Myth of the day – Listening to Fetal Heart Tones in Labor Is Beneficial
I’ll keep this musing as short and sweet as I am capable of. Even the people in the medical world are uncertain about whether continuous fetal monitoring has any benefit beyond looking good in court in case they get sued. It reduces neonatal seizures, but increases cesarean sections. The benefits do not appear to outweigh the risks (although parents should certainly have the choice if they want it). Here is some initial reading for you to check out if this is a new concept for you. The interpretation, classification and treatment of different FHT patterns is highly ambiguous, and can be complex, so take your time!
On the other side of the coin though, there are lots of midwives who DO listen in labor, thinking it is beneficial (and their clients think so too even though they usually haven’t been given this information about it probably not being beneficial), but they are listening in a way that doesn’t even provide any of the (ambiguous) information that they should be interested in (if they are going to bother listening that is). Many midwives listen for 10-30 seconds, get a sense of the baseline rate, maybe listen for variability and then say “baby sounds great”. This is just false reassurance and some sort of facade of expertise and “safety” that I assume midwives cling to either knowingly or not. I wouldn’t dispute that perhaps very experienced midwives can develop some skill of knowing exactly what to hear and when, and are able to do that with some internal metronome, but to gather the information that perhaps matters (but probably doesn’t) they really need to be listening through a few contractions and documenting in some way the baseline, variability, and detailed information about any accelerations or decelerations that are present. This is also not really possible with a doppler that doesn’t have a read out on it. I feel strongly that is a case of “do it right, or don’t do it at all”. That said, I think it is something that should be thoroughly discussed with the parents as far as the benefits versus the risks of listening at all, and what treatment they would want if any category 2 or 3 patterns were heard in labor.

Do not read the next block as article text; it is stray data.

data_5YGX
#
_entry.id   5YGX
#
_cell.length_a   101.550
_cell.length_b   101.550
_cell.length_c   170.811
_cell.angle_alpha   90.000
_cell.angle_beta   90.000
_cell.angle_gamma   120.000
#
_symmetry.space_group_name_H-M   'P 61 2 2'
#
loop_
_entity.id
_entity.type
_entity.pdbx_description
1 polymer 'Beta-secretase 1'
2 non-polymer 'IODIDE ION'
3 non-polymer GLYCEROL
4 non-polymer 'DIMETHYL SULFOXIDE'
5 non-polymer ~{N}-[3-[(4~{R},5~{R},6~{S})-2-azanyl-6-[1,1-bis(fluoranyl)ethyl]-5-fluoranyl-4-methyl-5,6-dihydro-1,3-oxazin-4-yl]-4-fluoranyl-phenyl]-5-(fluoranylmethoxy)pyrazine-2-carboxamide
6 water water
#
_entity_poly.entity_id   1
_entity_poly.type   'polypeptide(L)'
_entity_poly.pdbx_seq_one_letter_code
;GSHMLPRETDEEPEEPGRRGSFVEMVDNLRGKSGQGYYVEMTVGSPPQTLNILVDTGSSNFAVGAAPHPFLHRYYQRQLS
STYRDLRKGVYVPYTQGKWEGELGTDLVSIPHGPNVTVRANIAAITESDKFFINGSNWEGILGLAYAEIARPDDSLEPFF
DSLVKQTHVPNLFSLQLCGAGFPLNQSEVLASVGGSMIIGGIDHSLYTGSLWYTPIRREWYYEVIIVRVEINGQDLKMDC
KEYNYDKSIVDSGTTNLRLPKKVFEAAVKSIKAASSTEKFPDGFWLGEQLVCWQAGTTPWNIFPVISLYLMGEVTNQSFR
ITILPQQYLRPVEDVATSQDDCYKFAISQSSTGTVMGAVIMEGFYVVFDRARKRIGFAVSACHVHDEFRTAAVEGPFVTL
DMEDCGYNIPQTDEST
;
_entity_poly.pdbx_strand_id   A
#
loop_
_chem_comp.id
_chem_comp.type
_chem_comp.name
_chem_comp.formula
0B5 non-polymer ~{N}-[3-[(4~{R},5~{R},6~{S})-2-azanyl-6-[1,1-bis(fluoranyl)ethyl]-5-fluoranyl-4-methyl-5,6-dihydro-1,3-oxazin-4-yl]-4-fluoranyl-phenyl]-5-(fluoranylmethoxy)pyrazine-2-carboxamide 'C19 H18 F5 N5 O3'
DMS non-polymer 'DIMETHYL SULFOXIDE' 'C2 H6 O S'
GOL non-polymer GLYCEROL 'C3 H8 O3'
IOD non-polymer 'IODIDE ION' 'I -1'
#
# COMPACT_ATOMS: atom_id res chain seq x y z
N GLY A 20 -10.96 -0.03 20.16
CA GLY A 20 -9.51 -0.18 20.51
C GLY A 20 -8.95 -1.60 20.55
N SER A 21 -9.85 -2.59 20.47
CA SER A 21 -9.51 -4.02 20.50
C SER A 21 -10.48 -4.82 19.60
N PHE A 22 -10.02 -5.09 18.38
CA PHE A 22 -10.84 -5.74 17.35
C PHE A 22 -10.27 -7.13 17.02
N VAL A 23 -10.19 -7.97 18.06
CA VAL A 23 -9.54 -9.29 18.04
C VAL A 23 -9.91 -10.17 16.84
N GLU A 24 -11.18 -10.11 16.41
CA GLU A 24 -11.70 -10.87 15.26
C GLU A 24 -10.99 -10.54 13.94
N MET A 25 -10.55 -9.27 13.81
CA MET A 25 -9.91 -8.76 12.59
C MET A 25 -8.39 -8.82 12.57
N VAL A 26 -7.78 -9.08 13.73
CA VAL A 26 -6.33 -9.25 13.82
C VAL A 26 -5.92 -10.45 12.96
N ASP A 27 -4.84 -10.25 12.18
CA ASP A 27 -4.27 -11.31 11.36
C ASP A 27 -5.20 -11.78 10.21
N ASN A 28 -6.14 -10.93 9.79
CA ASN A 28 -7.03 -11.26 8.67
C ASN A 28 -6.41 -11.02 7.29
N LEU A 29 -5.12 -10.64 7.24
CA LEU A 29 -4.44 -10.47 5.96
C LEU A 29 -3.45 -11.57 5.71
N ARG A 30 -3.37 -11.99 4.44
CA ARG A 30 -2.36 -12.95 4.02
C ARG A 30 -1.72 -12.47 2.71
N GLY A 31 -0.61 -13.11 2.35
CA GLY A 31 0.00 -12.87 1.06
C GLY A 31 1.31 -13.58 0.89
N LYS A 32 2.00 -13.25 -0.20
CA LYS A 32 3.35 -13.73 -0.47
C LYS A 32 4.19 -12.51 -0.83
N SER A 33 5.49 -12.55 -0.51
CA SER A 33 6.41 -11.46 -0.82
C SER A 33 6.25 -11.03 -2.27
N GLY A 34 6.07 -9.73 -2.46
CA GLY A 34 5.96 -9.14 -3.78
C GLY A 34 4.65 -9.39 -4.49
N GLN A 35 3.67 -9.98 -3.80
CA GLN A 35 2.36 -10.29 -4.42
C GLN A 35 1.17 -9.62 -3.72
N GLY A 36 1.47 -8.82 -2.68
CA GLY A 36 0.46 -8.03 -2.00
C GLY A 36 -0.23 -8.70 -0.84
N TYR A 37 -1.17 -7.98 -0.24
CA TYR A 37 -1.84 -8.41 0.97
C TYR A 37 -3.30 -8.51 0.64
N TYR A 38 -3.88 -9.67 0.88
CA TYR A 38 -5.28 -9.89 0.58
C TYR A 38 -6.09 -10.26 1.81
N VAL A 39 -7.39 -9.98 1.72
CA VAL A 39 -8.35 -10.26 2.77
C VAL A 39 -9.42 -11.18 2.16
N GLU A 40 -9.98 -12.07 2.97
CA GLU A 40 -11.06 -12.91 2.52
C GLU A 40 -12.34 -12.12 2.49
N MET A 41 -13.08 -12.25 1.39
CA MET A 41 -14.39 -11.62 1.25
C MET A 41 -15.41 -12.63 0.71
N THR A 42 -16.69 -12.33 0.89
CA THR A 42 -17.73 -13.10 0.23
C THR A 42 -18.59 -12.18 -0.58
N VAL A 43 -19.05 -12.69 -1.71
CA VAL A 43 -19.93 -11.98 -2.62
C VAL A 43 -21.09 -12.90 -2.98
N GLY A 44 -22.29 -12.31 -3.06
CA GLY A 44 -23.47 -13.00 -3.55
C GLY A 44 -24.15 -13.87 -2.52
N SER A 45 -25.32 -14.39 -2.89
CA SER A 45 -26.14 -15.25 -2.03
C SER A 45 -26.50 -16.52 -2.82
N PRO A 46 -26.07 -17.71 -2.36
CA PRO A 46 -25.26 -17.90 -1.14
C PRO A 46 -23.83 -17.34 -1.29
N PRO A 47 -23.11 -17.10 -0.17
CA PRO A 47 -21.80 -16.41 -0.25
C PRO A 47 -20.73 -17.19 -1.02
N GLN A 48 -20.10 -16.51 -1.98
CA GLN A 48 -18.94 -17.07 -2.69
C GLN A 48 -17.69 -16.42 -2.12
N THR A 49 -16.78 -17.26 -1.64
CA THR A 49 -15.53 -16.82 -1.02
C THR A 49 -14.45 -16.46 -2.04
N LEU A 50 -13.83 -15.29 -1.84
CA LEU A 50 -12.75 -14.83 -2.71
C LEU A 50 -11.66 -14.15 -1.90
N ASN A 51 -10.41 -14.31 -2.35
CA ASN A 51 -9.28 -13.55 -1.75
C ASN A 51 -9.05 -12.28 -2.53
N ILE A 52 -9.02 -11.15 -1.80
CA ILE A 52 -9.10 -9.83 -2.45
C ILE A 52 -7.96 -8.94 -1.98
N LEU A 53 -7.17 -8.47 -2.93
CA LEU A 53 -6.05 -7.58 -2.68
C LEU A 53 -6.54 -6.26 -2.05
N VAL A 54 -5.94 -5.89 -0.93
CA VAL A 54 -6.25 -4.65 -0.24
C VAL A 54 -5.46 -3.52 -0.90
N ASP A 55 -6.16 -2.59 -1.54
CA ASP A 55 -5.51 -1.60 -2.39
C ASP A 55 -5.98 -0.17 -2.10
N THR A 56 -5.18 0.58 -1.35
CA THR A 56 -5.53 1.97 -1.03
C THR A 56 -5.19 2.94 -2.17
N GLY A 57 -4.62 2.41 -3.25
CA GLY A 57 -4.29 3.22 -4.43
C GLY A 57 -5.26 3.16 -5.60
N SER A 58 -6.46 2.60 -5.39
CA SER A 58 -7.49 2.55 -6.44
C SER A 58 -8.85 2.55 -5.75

I advocate for another approach that doesn’t necessarily include routine listening, but does include thorough and educated listening when more information is needed about a labor that isn’t straightforward, and a plan for what to do based on the information gained from listening.
Did your midwife go over these options and research with you? If you’re a midwife, what do you do as far as listening in labor goes?